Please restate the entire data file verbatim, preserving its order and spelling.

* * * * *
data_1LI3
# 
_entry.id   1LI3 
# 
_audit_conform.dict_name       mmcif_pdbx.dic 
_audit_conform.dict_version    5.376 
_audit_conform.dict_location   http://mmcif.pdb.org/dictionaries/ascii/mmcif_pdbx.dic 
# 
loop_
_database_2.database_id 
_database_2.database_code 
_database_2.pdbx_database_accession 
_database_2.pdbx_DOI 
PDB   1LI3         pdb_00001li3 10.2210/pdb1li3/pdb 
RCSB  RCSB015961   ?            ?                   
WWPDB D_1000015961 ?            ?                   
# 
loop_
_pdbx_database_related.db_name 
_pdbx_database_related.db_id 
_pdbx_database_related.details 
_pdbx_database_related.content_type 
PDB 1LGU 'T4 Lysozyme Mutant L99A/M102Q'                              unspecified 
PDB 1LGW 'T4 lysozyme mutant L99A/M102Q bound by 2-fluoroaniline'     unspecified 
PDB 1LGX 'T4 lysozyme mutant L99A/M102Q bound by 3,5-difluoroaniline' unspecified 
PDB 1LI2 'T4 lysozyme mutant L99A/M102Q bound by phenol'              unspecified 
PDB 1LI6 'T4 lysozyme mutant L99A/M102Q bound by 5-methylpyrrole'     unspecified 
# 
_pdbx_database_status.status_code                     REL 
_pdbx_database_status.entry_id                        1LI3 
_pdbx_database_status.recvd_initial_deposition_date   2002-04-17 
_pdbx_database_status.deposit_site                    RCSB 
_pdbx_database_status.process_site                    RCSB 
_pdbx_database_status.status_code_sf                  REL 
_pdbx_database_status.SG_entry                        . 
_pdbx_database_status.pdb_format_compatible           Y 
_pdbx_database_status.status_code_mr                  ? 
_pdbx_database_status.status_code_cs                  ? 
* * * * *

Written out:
data_1LI3
# 
_entry.id   1LI3 
# 
_audit_conform.dict_name       mmcif_pdbx.dic 
_audit_conform.dict_version    5.376 
_audit_conform.dict_location   http://mmcif.pdb.org/dictionaries/ascii/mmcif_pdbx.dic 
# 
loop_
_database_2.database_id 
_database_2.database_code 
_database_2.pdbx_database_accession 
_database_2.pdbx_DOI 
PDB   1LI3         pdb_00001li3 10.2210/pdb1li3/pdb 
RCSB  RCSB015961   ?            ?                   
WWPDB D_1000015961 ?            ?                   
# 
loop_
_pdbx_database_related.db_name 
_pdbx_database_related.db_id 
_pdbx_database_related.details 
_pdbx_database_related.content_type 
PDB 1LGU 'T4 Lysozyme Mutant L99A/M102Q'                              unspecified 
PDB 1LGW 'T4 lysozyme mutant L99A/M102Q bound by 2-fluoroaniline'     unspecified 
PDB 1LGX 'T4 lysozyme mutant L99A/M102Q bound by 3,5-difluoroaniline' unspecified 
PDB 1LI2 'T4 lysozyme mutant L99A/M102Q bound by phenol'              unspecified 
PDB 1LI6 'T4 lysozyme mutant L99A/M102Q bound by 5-methylpyrrole'     unspecified 
# 
_pdbx_database_status.status_code                     REL 
_pdbx_database_status.entry_id                        1LI3 
_pdbx_database_status.recvd_initial_deposition_date   2002-04-17 
_pdbx_database_status.deposit_site                    RCSB 
_pdbx_database_status.process_site                    RCSB 
_pdbx_database_status.status_code_sf                  REL 
_pdbx_database_status.SG_entry                        . 
_pdbx_database_status.pdb_format_compatible           Y 
_pdbx_database_status.status_code_mr                  ? 
_pdbx_database_status.status_code_cs                  ? 